By Kelly M. Cruz, U.S. Army.
Senior Human Resources Specialist.
U.S. Department of State.

Before any movement, there is always a plan. The military may have taught me many lessons, but this lesson proves the most valuable. It is about preparedness. Whether it is movement on a battlefield or transitioning from military to civilian life, transitioning can be daunting and at times confusing, but a successful transition can be managed.

Transitioning career fields provides an opportunity to determine your next adventure. It is helpful to begin with a personal inventory of your knowledge, skills (both technical and in-demand soft skills), and abilities. This is an opportunity to reflect on your past experiences, assess your strengths, or even discover a new interest and how your personal qualifications can facilitate career advancement.

Nowadays, there is a wealth of information available, much more than what was available 10 years ago. The Department of Defense has created robust transition assistance programs. While each service is unique, the goal is to provide you the resources on education, professional, and financial resources. It is also beneficial to convert your military experience into civilian language. There are many websites and resources available to aid you in the process.

Reviewing your personal qualifications and utilizing your available resources, you are now ready to create the advantage for your next career move. If you are looking for a federal position, many agencies have Veteran Employment Program Managers who can provide employment assistance and assist with internal hiring processes. Many private sector companies have special outreach programs designed specifically for veterans. Researching their website or contacting their headquarters may provide you additional useful information.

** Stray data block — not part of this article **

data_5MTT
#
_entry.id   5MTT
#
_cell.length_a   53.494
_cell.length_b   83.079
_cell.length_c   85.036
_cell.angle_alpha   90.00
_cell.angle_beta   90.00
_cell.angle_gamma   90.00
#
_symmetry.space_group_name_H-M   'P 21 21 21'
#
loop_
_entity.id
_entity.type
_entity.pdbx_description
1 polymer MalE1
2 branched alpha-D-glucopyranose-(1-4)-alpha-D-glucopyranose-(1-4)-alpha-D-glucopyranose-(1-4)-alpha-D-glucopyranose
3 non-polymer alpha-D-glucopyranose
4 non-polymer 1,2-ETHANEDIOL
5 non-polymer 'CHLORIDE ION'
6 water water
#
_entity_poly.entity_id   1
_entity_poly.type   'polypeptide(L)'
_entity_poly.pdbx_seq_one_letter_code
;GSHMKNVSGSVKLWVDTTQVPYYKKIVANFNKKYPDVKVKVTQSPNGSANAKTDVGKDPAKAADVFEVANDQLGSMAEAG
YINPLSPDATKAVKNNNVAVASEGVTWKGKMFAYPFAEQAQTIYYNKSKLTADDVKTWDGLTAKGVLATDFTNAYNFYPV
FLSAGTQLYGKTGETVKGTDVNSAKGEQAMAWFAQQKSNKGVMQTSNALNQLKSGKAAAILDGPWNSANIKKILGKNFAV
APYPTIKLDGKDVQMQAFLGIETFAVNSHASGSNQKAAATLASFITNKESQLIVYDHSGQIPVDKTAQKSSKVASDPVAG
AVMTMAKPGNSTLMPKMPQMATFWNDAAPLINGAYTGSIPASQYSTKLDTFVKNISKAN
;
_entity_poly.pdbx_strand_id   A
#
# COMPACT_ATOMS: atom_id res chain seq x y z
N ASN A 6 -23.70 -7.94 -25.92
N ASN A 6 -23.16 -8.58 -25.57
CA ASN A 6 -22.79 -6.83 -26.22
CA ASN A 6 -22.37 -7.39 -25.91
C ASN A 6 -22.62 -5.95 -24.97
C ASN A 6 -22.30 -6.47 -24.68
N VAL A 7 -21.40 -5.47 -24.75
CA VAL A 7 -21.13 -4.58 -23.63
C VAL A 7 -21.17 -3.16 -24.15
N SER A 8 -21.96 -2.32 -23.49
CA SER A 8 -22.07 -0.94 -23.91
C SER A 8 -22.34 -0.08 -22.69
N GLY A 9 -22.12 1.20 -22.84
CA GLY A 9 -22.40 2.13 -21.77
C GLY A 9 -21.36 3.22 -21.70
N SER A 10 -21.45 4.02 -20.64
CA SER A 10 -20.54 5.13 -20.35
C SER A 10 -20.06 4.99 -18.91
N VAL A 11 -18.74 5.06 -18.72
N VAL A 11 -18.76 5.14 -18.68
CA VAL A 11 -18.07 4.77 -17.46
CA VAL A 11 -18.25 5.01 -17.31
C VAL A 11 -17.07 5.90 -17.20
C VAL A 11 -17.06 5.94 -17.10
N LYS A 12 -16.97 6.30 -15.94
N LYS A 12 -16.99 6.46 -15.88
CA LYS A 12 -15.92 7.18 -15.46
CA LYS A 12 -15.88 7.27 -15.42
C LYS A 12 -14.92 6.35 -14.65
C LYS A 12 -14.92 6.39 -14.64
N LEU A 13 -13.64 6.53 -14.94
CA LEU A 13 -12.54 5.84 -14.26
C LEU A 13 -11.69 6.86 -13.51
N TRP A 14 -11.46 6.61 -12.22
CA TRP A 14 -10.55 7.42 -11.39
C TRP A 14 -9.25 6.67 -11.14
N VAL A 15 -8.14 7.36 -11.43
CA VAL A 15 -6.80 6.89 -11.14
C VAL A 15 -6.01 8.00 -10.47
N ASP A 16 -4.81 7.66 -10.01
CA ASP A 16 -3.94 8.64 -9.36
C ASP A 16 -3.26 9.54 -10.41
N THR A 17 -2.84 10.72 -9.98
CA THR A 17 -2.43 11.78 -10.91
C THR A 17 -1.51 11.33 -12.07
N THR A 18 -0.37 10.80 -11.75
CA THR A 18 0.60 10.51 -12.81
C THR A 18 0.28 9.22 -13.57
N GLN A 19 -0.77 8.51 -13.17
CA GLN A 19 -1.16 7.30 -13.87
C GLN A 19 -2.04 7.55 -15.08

Kelly Cruz in Kandahar, Afghanistan, 2005.

Beginning and preparing for transition can never start too early. It is a significant event and it requires deliberate and detailed planning, especially regarding finances. Financial planning is crucial and can eliminate stress and anxiety. Do not get discouraged. Finding work, getting referred for a position, or even going on your first interview can take time, requires massive amounts of patience, and diligence. Many Veteran programs offer career fairs and typically include a variety of companies hiring targeting different skills. More important, be flexible. As you embark upon your transition, your career path may take on many different forms.

There is a mountain of information readily available to help you transition to civilian life successfully—use it! Gather as much information as you can and ask questions. Best of luck! Thank you for your service.

Kelly Cruz proudly served the United States Army for four years and deployed to Afghanistan in support of Operation Enduring Freedom. Kelly is a Senior Human Resources Specialist at the U.S. Department of State.

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